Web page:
Vacuums and The Quest for Nothing

Vacuums and The Quest for Nothing

 

Vacuums are spaces devoid of any matter, and in certain cases anything. True vacuums are unattainable; even outer space has a hydrogen atom or two. Our most powerful man made vacuums can go down to 100 particles/cm3 and the humble vacuum cleaner only reduces air pressure by 20%. These are called partial vacuums for obvious reasons, as was any vacuum created before the ultra-high vacuums of today.

Although vacuums were the subject of many thought experiments in Ancient Greece, the first recorded man made partial vacuum was created by Evangelista Torricelli in 1643. It was made by flipping a tube filled with mercury over into a bowl, so that the empty space left at the top would be an approximation of a vacuum. Shortly after, German scientist Otto van Guericke created the vacuum pump. By the 20th century, partial vacuums were industrialized for incandescent light bulbs and vacuum tubes, and now ultra-high vacuum chambers used for particle accelerators can bring the air pressure down to 100 nanopascals. To put that in perspective, atmospheric pressure is 101325 pascals.

Sadly, as stated before, the quest for a completely empty space is never-ending, as there is always going to be one or two interrupting molecules at any given place. However, that hasn’t stopped physicists from dreaming. Many theoretical vacuums have been created, although even those aren’t perfect.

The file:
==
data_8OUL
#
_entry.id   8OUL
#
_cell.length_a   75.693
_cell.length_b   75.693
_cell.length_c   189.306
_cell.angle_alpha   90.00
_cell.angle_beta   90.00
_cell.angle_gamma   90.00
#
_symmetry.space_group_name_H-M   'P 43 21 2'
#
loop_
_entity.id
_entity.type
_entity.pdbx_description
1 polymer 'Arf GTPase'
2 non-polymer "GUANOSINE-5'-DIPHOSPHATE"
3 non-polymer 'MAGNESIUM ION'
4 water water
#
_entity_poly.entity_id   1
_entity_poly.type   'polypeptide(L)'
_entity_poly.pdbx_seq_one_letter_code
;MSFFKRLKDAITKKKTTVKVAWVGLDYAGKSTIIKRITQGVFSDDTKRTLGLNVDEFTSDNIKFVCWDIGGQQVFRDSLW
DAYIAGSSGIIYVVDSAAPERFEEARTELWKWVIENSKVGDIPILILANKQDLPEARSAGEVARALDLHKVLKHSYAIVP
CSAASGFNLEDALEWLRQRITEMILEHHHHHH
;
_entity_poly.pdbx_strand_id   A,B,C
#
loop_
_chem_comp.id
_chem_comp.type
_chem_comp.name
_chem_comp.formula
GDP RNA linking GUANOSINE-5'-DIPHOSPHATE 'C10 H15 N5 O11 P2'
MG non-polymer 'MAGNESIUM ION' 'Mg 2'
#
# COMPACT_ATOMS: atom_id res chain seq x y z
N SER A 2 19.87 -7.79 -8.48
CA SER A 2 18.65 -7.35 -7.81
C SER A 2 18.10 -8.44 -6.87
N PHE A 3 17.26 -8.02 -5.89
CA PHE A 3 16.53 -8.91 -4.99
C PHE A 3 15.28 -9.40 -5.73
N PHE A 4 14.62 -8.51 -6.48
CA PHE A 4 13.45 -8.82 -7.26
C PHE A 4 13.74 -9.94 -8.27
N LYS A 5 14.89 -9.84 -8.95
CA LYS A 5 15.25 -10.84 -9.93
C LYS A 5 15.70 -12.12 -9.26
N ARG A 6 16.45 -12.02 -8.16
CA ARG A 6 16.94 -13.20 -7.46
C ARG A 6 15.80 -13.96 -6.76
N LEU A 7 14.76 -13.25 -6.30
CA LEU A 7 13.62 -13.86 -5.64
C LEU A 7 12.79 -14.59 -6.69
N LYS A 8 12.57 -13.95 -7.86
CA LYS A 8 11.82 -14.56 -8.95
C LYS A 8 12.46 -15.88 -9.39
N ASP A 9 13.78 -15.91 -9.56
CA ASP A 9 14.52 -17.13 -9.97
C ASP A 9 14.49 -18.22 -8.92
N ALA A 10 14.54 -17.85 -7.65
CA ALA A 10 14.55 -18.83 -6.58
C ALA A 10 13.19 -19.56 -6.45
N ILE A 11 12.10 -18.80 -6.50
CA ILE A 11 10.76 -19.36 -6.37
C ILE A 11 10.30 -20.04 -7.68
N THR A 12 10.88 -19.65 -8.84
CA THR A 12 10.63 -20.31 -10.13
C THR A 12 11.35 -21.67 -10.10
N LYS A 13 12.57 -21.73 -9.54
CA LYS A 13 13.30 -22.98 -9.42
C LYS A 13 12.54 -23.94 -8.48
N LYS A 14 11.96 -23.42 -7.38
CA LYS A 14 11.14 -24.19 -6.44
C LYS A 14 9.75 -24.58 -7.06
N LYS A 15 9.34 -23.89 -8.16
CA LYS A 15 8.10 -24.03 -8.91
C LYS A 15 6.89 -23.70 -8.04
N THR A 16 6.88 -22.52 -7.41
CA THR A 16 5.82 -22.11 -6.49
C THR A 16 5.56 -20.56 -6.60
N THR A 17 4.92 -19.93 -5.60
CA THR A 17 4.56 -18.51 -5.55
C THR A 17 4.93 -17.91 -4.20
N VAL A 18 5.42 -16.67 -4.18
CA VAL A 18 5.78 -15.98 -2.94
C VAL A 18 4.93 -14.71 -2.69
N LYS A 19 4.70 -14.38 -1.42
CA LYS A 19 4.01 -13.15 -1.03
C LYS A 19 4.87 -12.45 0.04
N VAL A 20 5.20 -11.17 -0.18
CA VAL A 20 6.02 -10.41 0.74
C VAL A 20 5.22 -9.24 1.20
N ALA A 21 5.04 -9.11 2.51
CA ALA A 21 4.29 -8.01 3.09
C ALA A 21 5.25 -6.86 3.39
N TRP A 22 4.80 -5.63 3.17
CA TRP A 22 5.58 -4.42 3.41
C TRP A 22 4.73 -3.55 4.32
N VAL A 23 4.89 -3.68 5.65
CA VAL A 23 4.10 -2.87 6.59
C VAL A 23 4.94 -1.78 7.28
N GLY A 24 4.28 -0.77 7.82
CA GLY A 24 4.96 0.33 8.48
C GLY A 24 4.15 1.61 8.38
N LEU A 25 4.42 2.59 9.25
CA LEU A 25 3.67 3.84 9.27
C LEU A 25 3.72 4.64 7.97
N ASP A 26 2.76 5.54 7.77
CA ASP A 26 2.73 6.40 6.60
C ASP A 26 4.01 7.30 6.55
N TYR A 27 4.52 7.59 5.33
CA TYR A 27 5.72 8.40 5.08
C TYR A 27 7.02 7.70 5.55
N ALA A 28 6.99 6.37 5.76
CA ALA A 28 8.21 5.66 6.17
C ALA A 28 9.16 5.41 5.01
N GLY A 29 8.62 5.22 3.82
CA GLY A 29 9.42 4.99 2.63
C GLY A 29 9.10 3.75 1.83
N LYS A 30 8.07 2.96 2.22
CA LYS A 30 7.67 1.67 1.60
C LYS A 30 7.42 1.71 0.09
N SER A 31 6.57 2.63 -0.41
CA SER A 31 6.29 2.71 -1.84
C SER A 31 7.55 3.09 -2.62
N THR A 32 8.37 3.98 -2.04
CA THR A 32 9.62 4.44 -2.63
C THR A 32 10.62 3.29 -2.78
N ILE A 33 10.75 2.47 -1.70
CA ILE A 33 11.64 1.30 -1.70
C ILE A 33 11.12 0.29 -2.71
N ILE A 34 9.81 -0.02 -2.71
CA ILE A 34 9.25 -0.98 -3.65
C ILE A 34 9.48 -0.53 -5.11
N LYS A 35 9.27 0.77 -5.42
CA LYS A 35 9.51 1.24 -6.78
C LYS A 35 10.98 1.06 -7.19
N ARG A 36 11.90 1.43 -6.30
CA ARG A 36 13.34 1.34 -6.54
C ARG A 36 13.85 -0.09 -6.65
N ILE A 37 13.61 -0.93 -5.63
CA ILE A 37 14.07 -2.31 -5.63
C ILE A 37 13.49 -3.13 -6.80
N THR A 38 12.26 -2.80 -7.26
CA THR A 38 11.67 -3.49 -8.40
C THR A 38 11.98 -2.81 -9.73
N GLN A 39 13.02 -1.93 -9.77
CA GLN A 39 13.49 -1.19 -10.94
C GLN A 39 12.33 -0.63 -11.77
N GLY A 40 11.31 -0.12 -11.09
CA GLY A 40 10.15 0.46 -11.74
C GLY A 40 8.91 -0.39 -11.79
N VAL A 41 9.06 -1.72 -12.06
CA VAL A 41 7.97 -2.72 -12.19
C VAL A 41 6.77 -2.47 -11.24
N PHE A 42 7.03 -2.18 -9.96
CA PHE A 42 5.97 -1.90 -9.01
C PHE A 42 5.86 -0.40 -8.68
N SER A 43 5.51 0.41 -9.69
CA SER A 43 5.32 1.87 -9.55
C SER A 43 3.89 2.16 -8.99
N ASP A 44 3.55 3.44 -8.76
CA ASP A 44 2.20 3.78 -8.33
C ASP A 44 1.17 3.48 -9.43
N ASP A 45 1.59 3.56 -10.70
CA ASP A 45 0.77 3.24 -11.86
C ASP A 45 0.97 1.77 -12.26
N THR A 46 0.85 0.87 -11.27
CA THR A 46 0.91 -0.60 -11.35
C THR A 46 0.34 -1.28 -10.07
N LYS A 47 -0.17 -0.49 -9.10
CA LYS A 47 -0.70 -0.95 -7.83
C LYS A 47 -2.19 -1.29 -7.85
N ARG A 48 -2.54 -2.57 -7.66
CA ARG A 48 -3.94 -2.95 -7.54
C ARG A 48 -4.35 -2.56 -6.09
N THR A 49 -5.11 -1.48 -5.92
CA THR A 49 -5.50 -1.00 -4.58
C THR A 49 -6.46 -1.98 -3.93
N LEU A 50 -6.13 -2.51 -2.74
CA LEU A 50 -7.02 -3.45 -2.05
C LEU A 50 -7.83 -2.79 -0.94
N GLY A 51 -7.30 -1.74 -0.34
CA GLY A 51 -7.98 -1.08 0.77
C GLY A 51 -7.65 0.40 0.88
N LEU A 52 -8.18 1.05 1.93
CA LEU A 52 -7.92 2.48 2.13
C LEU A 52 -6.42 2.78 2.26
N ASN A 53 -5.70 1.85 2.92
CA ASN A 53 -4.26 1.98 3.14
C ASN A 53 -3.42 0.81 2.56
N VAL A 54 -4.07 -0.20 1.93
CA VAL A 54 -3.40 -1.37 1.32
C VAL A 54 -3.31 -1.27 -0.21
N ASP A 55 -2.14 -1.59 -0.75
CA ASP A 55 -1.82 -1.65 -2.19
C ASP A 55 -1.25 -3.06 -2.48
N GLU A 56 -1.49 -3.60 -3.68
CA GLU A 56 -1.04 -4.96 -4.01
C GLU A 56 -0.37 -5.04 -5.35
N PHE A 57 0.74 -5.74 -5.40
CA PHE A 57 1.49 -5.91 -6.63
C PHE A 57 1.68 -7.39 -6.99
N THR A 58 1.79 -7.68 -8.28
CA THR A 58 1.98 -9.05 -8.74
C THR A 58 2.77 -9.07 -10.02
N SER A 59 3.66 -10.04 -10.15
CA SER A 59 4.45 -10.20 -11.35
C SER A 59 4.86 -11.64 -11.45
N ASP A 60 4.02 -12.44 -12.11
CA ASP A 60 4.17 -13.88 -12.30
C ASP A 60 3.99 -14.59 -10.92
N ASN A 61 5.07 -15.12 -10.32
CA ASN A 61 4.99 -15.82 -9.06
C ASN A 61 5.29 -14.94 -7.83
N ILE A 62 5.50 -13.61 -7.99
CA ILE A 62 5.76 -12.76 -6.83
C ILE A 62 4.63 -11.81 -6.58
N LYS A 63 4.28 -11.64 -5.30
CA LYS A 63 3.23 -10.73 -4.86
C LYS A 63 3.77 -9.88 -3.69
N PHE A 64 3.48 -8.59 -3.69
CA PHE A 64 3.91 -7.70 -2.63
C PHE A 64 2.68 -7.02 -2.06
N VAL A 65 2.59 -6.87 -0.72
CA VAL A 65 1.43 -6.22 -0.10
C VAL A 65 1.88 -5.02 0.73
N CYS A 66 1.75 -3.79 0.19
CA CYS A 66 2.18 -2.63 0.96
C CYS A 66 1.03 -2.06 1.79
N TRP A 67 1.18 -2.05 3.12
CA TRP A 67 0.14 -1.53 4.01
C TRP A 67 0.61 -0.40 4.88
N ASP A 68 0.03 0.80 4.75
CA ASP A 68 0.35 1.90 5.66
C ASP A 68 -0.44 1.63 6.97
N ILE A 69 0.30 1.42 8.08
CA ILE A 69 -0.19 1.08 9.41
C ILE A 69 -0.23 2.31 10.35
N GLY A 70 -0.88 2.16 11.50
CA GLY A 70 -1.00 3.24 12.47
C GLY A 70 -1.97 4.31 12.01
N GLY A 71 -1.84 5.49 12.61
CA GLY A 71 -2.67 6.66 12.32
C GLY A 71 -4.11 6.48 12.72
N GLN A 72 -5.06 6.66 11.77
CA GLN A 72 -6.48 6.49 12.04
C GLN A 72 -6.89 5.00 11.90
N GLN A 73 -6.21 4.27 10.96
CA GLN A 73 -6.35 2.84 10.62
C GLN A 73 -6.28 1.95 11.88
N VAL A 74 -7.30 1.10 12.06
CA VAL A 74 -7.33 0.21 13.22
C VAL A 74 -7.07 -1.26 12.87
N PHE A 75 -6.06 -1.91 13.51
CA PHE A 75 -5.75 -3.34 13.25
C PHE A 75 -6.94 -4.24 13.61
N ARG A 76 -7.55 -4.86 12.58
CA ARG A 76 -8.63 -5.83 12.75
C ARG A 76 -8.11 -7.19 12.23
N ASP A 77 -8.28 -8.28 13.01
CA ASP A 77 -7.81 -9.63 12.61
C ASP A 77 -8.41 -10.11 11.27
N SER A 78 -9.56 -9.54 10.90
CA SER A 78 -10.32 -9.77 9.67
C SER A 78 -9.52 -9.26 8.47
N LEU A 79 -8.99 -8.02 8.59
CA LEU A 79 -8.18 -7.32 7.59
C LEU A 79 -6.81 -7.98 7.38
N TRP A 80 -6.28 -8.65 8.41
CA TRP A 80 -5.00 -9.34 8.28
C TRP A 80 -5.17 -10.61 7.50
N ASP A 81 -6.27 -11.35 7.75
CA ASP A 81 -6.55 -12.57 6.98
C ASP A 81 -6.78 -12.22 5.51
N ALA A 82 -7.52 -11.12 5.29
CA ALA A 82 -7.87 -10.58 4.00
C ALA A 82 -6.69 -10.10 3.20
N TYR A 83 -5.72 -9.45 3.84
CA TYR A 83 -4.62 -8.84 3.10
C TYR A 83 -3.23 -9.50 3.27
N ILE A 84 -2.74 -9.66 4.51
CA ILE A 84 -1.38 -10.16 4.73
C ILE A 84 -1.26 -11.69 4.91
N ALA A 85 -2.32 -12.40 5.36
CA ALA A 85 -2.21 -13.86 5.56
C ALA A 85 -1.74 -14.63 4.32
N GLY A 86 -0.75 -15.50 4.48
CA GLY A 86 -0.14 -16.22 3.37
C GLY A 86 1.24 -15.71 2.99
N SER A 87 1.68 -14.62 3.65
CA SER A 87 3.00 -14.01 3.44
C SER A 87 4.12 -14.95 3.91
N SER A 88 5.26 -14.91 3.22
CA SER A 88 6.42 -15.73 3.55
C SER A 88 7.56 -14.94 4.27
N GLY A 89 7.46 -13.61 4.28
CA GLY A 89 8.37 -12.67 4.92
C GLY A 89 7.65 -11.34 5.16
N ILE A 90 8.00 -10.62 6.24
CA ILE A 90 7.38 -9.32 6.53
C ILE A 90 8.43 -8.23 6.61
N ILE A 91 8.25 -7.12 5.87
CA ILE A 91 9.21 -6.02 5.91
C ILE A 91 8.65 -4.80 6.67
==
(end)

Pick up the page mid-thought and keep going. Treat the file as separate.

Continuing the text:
Take the QED vacuum for example. It is completely devoid of matter, but is still swarming with vacuum energy and virtual particles. As explained in previous blog, Science Fiction vs Science Fact: The Flash!, vacuum energy is the underlying form of energy that exists almost everywhere in the universe. Virtual particles behave similarly to normal particles, but they pop in and out of existence. Their brief existence is responsible for the magnetic field between two magnetic dipoles and the strong nuclear force that holds quarks together.

So even “perfect” vacuums aren’t actually perfect. Even with theoretical vacuums, a true vacuum is unattainable. On the bright side, no matter how empty a vacuum you are in, there is always a uncountable number of particles around you.

Sources:

http://en.wikipedia.org/wiki/Vacuum

Comments

  1. Christina Cheung says:

    Cool post! Before I used to wonder through what means did the previous scientists use to discover that electromagnetic radiations travel through vacuum; now I realize that true vacuums don’t exist, why are electromagnetic radiations then said to travel without any need of medium? Furthermore, how can they verify the speed of light when the vacuum contains matters?